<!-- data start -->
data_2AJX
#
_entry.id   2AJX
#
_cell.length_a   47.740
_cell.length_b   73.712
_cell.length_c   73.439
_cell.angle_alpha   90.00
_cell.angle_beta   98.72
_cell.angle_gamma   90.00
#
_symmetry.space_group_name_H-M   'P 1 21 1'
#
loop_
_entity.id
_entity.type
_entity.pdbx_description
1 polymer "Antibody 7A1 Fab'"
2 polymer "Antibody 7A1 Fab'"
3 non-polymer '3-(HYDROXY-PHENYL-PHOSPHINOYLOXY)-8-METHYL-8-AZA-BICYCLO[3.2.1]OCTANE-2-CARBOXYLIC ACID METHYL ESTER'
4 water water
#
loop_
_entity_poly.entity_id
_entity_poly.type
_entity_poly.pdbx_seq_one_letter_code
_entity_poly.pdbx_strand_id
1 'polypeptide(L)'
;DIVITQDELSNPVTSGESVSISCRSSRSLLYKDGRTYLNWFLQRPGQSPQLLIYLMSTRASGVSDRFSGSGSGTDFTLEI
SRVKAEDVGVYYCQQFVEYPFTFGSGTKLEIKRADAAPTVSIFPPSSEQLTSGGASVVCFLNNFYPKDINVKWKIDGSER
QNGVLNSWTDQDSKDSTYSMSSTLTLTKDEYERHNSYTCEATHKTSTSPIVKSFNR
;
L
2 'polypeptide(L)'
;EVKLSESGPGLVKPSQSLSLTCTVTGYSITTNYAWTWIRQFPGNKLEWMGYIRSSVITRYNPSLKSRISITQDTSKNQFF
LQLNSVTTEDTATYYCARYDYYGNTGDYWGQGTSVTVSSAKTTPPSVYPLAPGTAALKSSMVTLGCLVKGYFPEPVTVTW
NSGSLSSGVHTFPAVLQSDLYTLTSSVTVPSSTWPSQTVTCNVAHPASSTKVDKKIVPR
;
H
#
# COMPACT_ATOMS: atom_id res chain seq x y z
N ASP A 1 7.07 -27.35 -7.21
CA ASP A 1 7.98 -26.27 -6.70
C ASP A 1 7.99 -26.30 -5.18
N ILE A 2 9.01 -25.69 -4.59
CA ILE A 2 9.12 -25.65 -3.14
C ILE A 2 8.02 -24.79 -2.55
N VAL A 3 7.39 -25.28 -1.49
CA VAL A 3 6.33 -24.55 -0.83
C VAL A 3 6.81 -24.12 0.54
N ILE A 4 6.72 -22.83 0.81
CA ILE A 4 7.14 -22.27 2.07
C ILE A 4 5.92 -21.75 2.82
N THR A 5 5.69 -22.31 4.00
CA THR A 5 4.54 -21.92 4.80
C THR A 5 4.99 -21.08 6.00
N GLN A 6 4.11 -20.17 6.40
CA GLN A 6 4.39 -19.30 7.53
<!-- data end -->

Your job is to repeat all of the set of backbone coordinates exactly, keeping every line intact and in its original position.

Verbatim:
data_2AJX
#
_entry.id   2AJX
#
_cell.length_a   47.740
_cell.length_b   73.712
_cell.length_c   73.439
_cell.angle_alpha   90.00
_cell.angle_beta   98.72
_cell.angle_gamma   90.00
#
_symmetry.space_group_name_H-M   'P 1 21 1'
#
loop_
_entity.id
_entity.type
_entity.pdbx_description
1 polymer "Antibody 7A1 Fab'"
2 polymer "Antibody 7A1 Fab'"
3 non-polymer '3-(HYDROXY-PHENYL-PHOSPHINOYLOXY)-8-METHYL-8-AZA-BICYCLO[3.2.1]OCTANE-2-CARBOXYLIC ACID METHYL ESTER'
4 water water
#
loop_
_entity_poly.entity_id
_entity_poly.type
_entity_poly.pdbx_seq_one_letter_code
_entity_poly.pdbx_strand_id
1 'polypeptide(L)'
;DIVITQDELSNPVTSGESVSISCRSSRSLLYKDGRTYLNWFLQRPGQSPQLLIYLMSTRASGVSDRFSGSGSGTDFTLEI
SRVKAEDVGVYYCQQFVEYPFTFGSGTKLEIKRADAAPTVSIFPPSSEQLTSGGASVVCFLNNFYPKDINVKWKIDGSER
QNGVLNSWTDQDSKDSTYSMSSTLTLTKDEYERHNSYTCEATHKTSTSPIVKSFNR
;
L
2 'polypeptide(L)'
;EVKLSESGPGLVKPSQSLSLTCTVTGYSITTNYAWTWIRQFPGNKLEWMGYIRSSVITRYNPSLKSRISITQDTSKNQFF
LQLNSVTTEDTATYYCARYDYYGNTGDYWGQGTSVTVSSAKTTPPSVYPLAPGTAALKSSMVTLGCLVKGYFPEPVTVTW
NSGSLSSGVHTFPAVLQSDLYTLTSSVTVPSSTWPSQTVTCNVAHPASSTKVDKKIVPR
;
H
#
# COMPACT_ATOMS: atom_id res chain seq x y z
N ASP A 1 7.07 -27.35 -7.21
CA ASP A 1 7.98 -26.27 -6.70
C ASP A 1 7.99 -26.30 -5.18
N ILE A 2 9.01 -25.69 -4.59
CA ILE A 2 9.12 -25.65 -3.14
C ILE A 2 8.02 -24.79 -2.55
N VAL A 3 7.39 -25.28 -1.49
CA VAL A 3 6.33 -24.55 -0.83
C VAL A 3 6.81 -24.12 0.54
N ILE A 4 6.72 -22.83 0.81
CA ILE A 4 7.14 -22.27 2.07
C ILE A 4 5.92 -21.75 2.82
N THR A 5 5.69 -22.31 4.00
CA THR A 5 4.54 -21.92 4.80
C THR A 5 4.99 -21.08 6.00
N GLN A 6 4.11 -20.17 6.40
CA GLN A 6 4.39 -19.30 7.53